Biocon is moving towards the cusp of breakthrough innovations in oncology and diabetes, and is working with the best of the world’s top pharmaceutical majors to commercialise these. India’s top biopharmaceutical major has also delivered consistent results for various products. Kiran Mazumdar-Shaw, the company’s CMD, tells Raghuvir Badrinath about the exciting road ahead in drug discovery and on the Indian pharmaceutical scenario. Edited excerpts:
The Indian pharma sector is seeing the exit of a lot of players from the generics business. How should an investor approach this sector?
Globally, innovator companies are stepping into the generics business. This business continues to be a good opportunity for Indian players, but companies are increasingly realising the need to also invest in innovation. Generic opportunity is here to stay, considering the strong need to make healthcare affordable for a larger population. To achieve this, most governments are encouraging generic substitution.
Biocon has traditionally been focusing on the better margin business. As other players have started moving towards this, how do you see Biocon squaring up against such a play?
Biocon, as the leading country’s biopharmaceutical company, has been focusing on a differentiated business model. Our business is modelled around five growth verticals: small nolecules, biosimilars, novel molecules, branded formulations and research services. Some of these businesses may have better margins, but all of these are high investment businesses with relatively complex entry barriers. The Biocon business model is unique with an appropriate risk balance approach. We do not see the prospect of many players in this field making the play difficult for us. We are one of the few companies in India which is truly committed to delivering affordable innovation.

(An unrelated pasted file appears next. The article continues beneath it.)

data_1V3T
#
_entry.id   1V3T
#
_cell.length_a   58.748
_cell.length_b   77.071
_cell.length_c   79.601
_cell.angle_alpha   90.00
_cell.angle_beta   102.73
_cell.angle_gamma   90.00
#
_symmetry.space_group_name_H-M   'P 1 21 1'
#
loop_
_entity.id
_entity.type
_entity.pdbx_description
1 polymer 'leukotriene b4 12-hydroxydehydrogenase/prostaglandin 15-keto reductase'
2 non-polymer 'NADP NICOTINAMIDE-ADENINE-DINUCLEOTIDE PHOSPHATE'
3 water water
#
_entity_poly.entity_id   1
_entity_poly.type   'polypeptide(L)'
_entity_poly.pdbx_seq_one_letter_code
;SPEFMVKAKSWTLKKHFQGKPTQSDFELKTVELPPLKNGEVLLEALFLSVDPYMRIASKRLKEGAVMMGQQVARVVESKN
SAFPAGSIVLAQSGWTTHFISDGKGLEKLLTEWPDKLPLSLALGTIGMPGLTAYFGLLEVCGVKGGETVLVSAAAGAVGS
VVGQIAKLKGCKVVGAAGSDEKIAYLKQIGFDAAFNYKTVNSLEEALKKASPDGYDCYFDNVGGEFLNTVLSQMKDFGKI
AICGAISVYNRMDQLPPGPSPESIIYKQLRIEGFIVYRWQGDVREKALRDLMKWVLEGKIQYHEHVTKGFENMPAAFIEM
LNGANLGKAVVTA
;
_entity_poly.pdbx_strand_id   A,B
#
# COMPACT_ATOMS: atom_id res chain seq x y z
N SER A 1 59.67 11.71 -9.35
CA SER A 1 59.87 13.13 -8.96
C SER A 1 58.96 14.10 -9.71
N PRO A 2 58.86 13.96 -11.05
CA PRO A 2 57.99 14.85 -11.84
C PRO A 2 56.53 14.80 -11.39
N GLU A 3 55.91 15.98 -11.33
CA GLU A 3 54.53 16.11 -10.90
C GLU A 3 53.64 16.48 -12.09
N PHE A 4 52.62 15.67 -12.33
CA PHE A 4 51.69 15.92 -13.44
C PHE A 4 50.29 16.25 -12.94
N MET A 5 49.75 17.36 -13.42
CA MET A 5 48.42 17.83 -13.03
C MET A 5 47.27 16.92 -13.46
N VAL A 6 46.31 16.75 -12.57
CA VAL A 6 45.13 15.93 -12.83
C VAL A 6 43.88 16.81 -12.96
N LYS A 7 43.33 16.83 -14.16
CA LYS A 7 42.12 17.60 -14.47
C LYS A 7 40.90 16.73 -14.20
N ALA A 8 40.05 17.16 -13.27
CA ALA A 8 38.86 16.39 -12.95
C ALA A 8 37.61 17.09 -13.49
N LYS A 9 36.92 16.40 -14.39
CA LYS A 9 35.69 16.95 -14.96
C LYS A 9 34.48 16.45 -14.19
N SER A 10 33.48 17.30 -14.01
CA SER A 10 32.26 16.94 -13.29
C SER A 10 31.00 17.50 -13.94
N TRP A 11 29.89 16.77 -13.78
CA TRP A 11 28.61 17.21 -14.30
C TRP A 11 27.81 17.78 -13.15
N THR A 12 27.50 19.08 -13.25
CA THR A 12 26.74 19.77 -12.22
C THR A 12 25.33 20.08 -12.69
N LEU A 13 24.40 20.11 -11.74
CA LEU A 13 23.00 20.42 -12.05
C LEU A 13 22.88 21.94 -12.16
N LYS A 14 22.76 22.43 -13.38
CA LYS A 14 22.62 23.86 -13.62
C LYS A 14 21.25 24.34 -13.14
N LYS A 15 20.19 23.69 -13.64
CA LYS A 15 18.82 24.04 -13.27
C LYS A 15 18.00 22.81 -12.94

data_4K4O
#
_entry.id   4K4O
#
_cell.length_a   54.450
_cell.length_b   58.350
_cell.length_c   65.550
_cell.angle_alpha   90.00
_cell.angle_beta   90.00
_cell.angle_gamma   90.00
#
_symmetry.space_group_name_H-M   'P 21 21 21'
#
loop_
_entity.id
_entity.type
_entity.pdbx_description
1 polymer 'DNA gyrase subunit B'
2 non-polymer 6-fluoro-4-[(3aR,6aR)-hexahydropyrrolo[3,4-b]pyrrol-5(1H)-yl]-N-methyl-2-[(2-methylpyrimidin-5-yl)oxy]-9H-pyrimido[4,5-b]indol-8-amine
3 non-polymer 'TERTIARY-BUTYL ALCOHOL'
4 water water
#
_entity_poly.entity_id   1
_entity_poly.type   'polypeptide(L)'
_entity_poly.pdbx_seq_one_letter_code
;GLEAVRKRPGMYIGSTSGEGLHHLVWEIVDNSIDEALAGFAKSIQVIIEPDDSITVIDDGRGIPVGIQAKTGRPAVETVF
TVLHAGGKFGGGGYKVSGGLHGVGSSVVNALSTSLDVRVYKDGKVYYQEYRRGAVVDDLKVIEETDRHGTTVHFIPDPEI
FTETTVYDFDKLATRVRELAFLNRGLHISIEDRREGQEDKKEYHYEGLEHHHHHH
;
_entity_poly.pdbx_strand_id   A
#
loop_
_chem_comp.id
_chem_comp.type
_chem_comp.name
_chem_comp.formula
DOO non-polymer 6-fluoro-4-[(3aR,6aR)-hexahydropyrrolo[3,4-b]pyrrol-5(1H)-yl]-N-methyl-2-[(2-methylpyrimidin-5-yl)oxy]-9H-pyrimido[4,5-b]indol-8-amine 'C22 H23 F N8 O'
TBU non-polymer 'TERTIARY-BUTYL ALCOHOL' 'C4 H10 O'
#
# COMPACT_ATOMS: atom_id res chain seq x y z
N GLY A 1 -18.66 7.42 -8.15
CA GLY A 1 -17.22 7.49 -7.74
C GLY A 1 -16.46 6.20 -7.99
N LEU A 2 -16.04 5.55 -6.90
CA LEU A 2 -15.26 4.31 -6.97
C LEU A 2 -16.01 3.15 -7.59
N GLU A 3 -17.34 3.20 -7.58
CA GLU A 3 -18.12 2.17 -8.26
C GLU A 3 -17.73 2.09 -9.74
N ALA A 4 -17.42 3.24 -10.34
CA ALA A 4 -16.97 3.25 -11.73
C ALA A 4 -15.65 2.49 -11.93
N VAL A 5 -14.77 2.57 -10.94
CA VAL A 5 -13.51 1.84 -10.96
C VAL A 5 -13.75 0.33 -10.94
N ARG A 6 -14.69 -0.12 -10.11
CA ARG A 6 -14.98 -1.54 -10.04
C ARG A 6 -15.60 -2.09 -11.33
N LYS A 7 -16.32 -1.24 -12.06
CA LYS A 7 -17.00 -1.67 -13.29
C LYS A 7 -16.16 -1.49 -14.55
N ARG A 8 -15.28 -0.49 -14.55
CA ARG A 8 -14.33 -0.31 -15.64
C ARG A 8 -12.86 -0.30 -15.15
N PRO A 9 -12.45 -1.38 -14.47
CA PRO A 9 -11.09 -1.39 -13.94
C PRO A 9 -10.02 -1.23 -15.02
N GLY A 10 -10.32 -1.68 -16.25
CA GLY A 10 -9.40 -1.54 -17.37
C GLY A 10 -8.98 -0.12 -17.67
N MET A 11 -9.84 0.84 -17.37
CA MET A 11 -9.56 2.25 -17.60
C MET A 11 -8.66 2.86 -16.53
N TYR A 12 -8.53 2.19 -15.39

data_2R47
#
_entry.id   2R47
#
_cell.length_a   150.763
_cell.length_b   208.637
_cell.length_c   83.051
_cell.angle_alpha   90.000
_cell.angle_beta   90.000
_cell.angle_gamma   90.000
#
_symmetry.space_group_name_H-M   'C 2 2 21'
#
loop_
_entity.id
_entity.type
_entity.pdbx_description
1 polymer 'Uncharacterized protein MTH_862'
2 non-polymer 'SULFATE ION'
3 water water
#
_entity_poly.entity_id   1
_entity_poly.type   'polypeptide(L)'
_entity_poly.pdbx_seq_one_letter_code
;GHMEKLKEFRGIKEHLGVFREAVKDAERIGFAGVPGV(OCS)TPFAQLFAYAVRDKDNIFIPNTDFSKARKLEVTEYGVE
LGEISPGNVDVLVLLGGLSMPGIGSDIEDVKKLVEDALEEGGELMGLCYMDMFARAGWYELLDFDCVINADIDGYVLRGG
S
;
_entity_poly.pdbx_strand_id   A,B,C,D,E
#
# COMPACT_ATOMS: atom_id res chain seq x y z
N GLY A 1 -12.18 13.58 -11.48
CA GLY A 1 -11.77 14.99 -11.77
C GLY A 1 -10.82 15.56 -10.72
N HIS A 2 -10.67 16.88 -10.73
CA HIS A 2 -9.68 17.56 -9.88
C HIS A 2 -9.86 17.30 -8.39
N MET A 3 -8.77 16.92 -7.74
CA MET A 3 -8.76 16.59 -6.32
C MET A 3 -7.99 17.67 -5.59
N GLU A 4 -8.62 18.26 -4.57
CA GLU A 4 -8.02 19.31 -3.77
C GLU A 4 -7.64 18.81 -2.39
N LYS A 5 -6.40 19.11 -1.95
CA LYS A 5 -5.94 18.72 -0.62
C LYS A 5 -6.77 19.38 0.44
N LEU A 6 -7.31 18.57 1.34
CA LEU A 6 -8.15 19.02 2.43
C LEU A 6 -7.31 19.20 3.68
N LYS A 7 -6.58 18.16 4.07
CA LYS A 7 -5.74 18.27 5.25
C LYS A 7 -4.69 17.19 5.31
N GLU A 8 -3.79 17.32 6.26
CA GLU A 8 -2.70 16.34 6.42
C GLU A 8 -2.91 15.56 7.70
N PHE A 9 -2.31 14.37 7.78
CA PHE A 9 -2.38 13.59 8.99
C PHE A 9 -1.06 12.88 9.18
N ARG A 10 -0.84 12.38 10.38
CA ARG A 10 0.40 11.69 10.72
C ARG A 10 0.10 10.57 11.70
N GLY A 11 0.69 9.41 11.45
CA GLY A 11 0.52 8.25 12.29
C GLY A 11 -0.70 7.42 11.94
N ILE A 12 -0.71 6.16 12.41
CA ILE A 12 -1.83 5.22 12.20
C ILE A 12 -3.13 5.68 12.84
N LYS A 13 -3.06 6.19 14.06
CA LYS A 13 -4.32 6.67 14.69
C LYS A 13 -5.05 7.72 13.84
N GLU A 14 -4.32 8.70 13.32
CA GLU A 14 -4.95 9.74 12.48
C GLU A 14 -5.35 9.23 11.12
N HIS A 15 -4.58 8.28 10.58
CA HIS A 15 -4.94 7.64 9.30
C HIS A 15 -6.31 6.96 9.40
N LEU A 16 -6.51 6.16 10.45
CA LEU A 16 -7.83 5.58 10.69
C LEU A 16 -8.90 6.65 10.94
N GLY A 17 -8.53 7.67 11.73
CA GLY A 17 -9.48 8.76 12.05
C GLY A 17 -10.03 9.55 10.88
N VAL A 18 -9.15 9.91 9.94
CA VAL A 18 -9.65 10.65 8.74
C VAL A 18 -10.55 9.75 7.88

There are five-six major drug pipelines which Biocon is working on. Can you explain the roadmap for their commercialisation?
There has been repeated talk about Biocon research services tapping public markets, but it is getting deferred due to market conditions. What is strategy now? Will you tap the private equity route?
I have said this before, we are clear about our intention to go public with our research services business in the next 12-18 months. We have a great business model; our research services business has performed extremely well. For YTD FY2012, this business has grown by 28 per cent. We are in no hurry to raise funds; will go to market at an opportune time. We are cash-positive. With the current net cash position at Rs 580 crore, we are not desperate for funding.
During the third quarter, your sales and, so, the net profit dropped due to a drop in the licensing income. You said it was due to seasonality. However, will you be able to forecast such income more accurately, so that investors can plan their strategies?
Licencing income, as you know, is lumpy and has inherent periodic variability. Last year, there was a sizeable one-time licensing income from Pfizer, which is not there this quarter. Licensing income is an integral part of our earnings; it will continue to be so.
However, it is best viewed on an annualised basis, since it is linked to development milestones which cannot always be achieved every quarter to be reflected in quaterly earnings. Our investors and analysts need to understand this business model and factor it in accordingly. Going forward, we see some of our licensing discussions reach fruition over the next 12 months.